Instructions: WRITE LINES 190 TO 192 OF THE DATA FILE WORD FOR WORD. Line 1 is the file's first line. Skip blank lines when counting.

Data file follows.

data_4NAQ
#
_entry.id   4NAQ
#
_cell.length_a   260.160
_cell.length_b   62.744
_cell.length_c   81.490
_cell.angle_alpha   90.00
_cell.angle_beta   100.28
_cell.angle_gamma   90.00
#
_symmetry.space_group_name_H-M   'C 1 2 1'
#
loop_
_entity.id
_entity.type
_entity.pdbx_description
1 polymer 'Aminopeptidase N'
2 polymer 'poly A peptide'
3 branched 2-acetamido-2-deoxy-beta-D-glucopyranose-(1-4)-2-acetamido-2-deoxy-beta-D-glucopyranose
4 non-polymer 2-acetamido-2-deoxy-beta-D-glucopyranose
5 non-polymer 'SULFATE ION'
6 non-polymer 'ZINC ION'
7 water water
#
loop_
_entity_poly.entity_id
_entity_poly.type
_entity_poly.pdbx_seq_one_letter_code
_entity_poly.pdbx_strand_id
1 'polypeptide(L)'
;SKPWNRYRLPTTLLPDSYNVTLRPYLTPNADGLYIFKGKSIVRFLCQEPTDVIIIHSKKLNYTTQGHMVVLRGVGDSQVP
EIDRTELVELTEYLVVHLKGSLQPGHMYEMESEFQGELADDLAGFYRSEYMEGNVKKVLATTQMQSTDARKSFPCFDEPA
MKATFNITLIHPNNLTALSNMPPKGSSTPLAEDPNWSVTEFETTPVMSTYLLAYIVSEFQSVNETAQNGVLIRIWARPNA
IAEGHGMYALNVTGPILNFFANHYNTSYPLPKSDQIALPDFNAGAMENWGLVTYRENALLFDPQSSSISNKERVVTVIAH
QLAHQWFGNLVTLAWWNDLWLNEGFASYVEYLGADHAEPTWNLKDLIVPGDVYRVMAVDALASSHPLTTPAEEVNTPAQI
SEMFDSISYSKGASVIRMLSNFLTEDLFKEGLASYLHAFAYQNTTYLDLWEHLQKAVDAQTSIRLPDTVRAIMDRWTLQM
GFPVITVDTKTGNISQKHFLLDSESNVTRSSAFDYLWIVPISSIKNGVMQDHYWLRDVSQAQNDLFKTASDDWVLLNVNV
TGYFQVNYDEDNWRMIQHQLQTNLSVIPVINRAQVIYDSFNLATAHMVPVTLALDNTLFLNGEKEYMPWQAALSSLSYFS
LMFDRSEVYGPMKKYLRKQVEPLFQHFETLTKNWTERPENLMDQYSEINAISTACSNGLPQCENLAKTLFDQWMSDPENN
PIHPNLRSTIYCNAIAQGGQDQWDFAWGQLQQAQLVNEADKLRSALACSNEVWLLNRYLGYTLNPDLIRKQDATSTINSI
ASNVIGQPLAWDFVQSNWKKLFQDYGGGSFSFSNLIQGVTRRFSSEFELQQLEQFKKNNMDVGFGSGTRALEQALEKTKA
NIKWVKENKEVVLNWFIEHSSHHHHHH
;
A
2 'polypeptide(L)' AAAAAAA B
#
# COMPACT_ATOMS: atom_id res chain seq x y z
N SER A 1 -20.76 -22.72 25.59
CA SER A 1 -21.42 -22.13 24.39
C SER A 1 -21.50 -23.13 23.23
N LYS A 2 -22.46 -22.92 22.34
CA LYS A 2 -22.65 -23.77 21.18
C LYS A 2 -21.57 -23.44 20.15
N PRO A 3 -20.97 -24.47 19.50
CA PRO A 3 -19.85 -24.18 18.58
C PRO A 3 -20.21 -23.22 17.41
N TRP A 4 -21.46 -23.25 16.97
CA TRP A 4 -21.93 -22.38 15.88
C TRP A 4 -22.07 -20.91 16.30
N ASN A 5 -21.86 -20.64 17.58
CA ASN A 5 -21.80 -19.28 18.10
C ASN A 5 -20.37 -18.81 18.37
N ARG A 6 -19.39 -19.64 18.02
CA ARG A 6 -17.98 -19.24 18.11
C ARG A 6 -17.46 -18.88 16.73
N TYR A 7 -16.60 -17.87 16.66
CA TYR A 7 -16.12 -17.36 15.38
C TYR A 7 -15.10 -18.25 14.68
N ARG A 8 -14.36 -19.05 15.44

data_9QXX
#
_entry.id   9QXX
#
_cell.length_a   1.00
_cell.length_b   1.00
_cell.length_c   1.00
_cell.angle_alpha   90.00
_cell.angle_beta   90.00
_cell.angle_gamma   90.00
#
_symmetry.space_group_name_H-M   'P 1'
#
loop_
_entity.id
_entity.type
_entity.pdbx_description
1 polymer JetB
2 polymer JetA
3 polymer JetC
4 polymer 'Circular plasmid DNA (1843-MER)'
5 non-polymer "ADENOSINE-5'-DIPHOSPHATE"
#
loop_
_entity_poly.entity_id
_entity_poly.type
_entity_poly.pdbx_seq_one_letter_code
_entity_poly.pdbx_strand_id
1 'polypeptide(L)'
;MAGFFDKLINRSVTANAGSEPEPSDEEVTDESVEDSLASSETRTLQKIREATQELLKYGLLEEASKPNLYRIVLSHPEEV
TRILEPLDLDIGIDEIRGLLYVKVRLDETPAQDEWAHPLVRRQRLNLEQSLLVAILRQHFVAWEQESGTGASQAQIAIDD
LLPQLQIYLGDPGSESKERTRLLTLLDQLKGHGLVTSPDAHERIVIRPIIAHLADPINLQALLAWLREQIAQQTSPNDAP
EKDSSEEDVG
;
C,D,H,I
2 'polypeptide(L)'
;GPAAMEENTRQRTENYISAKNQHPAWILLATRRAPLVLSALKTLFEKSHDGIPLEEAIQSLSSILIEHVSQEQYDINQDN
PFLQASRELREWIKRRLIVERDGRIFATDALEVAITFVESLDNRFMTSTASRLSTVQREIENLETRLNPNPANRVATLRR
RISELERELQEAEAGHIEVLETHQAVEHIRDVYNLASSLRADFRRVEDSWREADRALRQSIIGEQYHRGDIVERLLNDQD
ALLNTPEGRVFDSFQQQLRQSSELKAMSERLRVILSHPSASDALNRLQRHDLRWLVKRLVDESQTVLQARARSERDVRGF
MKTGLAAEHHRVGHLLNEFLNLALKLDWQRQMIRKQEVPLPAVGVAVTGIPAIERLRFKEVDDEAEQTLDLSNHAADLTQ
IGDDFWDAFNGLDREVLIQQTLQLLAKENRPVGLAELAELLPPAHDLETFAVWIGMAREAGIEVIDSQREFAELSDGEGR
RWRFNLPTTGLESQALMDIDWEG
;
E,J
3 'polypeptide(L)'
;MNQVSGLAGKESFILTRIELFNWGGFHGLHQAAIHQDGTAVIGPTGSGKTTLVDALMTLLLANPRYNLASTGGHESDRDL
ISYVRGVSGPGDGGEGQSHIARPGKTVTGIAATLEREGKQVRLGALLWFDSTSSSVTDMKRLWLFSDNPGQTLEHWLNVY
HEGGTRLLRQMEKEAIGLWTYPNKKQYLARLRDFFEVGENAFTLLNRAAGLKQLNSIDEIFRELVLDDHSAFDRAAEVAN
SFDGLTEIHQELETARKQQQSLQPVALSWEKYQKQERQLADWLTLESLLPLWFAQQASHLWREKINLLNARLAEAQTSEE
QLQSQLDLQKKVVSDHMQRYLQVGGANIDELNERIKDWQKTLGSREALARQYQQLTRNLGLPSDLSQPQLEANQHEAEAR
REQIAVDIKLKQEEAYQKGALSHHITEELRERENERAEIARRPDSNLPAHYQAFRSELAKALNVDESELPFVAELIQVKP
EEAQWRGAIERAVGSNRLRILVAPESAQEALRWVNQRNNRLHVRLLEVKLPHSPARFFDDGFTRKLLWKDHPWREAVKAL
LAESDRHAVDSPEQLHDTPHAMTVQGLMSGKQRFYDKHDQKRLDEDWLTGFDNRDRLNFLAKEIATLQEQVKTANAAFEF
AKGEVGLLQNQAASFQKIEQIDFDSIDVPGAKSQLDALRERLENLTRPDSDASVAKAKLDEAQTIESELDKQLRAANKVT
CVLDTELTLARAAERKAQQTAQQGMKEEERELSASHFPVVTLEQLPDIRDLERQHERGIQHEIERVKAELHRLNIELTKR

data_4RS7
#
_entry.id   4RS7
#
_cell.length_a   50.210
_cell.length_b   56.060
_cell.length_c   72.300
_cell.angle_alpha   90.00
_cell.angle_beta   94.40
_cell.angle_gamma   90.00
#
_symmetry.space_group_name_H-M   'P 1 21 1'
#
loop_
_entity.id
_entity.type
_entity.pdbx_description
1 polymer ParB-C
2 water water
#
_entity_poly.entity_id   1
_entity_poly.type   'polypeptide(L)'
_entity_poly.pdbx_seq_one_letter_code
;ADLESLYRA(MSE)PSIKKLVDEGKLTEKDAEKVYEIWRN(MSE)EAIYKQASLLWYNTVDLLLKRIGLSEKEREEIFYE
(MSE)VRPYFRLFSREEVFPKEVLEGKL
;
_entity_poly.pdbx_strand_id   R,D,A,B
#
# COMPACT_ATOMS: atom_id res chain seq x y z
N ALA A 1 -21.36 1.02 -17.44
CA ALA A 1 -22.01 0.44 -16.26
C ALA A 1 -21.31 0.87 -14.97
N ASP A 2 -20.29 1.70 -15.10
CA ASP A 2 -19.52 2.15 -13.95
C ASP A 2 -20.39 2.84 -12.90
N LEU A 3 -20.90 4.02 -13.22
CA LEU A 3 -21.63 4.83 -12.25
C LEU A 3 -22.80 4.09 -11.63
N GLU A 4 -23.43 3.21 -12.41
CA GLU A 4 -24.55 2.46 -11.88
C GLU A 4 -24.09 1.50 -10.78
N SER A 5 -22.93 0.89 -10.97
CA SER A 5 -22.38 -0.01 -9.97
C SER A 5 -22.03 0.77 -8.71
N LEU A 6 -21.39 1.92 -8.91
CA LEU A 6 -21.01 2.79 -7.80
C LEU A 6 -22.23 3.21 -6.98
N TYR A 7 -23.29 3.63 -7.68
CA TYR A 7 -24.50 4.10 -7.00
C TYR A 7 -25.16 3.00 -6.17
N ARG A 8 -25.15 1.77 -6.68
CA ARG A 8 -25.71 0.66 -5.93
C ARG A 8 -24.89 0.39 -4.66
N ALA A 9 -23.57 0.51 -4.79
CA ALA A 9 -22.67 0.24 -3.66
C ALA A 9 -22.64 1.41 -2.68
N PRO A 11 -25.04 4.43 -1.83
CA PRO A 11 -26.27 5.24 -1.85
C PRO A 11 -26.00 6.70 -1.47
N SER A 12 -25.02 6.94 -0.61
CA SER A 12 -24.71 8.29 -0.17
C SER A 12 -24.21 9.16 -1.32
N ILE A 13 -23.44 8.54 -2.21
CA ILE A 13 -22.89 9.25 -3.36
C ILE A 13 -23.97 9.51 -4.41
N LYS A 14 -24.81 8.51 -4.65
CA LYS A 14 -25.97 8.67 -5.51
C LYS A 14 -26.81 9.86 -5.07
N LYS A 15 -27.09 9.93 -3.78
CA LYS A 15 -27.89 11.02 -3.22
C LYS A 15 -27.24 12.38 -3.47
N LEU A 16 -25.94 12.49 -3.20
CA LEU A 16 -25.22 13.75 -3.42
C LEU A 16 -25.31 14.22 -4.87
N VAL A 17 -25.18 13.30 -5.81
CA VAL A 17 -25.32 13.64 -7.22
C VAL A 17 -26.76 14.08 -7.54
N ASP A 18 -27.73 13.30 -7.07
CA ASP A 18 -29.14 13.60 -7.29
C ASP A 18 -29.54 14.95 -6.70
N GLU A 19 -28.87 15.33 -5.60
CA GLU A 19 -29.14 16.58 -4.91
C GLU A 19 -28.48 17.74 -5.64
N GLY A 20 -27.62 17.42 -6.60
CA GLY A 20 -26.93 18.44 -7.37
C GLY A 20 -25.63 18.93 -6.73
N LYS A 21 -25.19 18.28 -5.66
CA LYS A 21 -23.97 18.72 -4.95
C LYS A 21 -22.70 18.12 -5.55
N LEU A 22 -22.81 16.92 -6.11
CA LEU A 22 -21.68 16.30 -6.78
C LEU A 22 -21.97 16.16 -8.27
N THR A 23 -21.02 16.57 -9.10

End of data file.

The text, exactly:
CA ILE A 13 -22.89 9.25 -3.36
C ILE A 13 -23.97 9.51 -4.41
N LYS A 14 -24.81 8.51 -4.65